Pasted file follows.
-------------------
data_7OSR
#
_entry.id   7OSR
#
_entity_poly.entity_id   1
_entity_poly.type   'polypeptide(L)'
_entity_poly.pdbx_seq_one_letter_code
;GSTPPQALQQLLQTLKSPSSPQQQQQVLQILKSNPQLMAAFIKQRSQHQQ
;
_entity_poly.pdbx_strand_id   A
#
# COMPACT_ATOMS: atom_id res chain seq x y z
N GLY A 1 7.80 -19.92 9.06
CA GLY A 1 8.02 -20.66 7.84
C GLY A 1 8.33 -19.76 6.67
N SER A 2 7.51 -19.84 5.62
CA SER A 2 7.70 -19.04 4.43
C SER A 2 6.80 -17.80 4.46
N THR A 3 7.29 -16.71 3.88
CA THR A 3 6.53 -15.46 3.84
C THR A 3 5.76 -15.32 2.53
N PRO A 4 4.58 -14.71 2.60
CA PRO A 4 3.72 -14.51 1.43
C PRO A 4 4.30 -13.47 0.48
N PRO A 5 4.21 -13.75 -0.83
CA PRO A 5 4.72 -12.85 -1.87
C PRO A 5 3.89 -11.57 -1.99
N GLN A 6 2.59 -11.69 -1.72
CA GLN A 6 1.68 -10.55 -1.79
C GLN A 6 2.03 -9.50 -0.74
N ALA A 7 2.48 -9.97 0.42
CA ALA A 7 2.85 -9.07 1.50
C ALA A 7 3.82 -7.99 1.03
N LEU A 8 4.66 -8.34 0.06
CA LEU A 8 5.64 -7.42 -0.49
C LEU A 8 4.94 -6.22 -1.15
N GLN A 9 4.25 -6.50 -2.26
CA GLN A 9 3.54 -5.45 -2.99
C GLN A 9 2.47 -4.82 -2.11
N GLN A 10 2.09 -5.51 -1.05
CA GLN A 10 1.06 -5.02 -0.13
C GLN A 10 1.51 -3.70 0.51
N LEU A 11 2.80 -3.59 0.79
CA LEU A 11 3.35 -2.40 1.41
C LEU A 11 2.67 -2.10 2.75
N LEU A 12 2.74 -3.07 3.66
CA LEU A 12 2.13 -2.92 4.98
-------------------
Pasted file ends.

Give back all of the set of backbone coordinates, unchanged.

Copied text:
data_7OSR
#
_entry.id   7OSR
#
_entity_poly.entity_id   1
_entity_poly.type   'polypeptide(L)'
_entity_poly.pdbx_seq_one_letter_code
;GSTPPQALQQLLQTLKSPSSPQQQQQVLQILKSNPQLMAAFIKQRSQHQQ
;
_entity_poly.pdbx_strand_id   A
#
# COMPACT_ATOMS: atom_id res chain seq x y z
N GLY A 1 7.80 -19.92 9.06
CA GLY A 1 8.02 -20.66 7.84
C GLY A 1 8.33 -19.76 6.67
N SER A 2 7.51 -19.84 5.62
CA SER A 2 7.70 -19.04 4.43
C SER A 2 6.80 -17.80 4.46
N THR A 3 7.29 -16.71 3.88
CA THR A 3 6.53 -15.46 3.84
C THR A 3 5.76 -15.32 2.53
N PRO A 4 4.58 -14.71 2.60
CA PRO A 4 3.72 -14.51 1.43
C PRO A 4 4.30 -13.47 0.48
N PRO A 5 4.21 -13.75 -0.83
CA PRO A 5 4.72 -12.85 -1.87
C PRO A 5 3.89 -11.57 -1.99
N GLN A 6 2.59 -11.69 -1.72
CA GLN A 6 1.68 -10.55 -1.79
C GLN A 6 2.03 -9.50 -0.74
N ALA A 7 2.48 -9.97 0.42
CA ALA A 7 2.85 -9.07 1.50
C ALA A 7 3.82 -7.99 1.03
N LEU A 8 4.66 -8.34 0.06
CA LEU A 8 5.64 -7.42 -0.49
C LEU A 8 4.94 -6.22 -1.15
N GLN A 9 4.25 -6.50 -2.26
CA GLN A 9 3.54 -5.45 -2.99
C GLN A 9 2.47 -4.82 -2.11
N GLN A 10 2.09 -5.51 -1.05
CA GLN A 10 1.06 -5.02 -0.13
C GLN A 10 1.51 -3.70 0.51
N LEU A 11 2.80 -3.59 0.79
CA LEU A 11 3.35 -2.40 1.41
C LEU A 11 2.67 -2.10 2.75
N LEU A 12 2.74 -3.07 3.66
CA LEU A 12 2.13 -2.92 4.98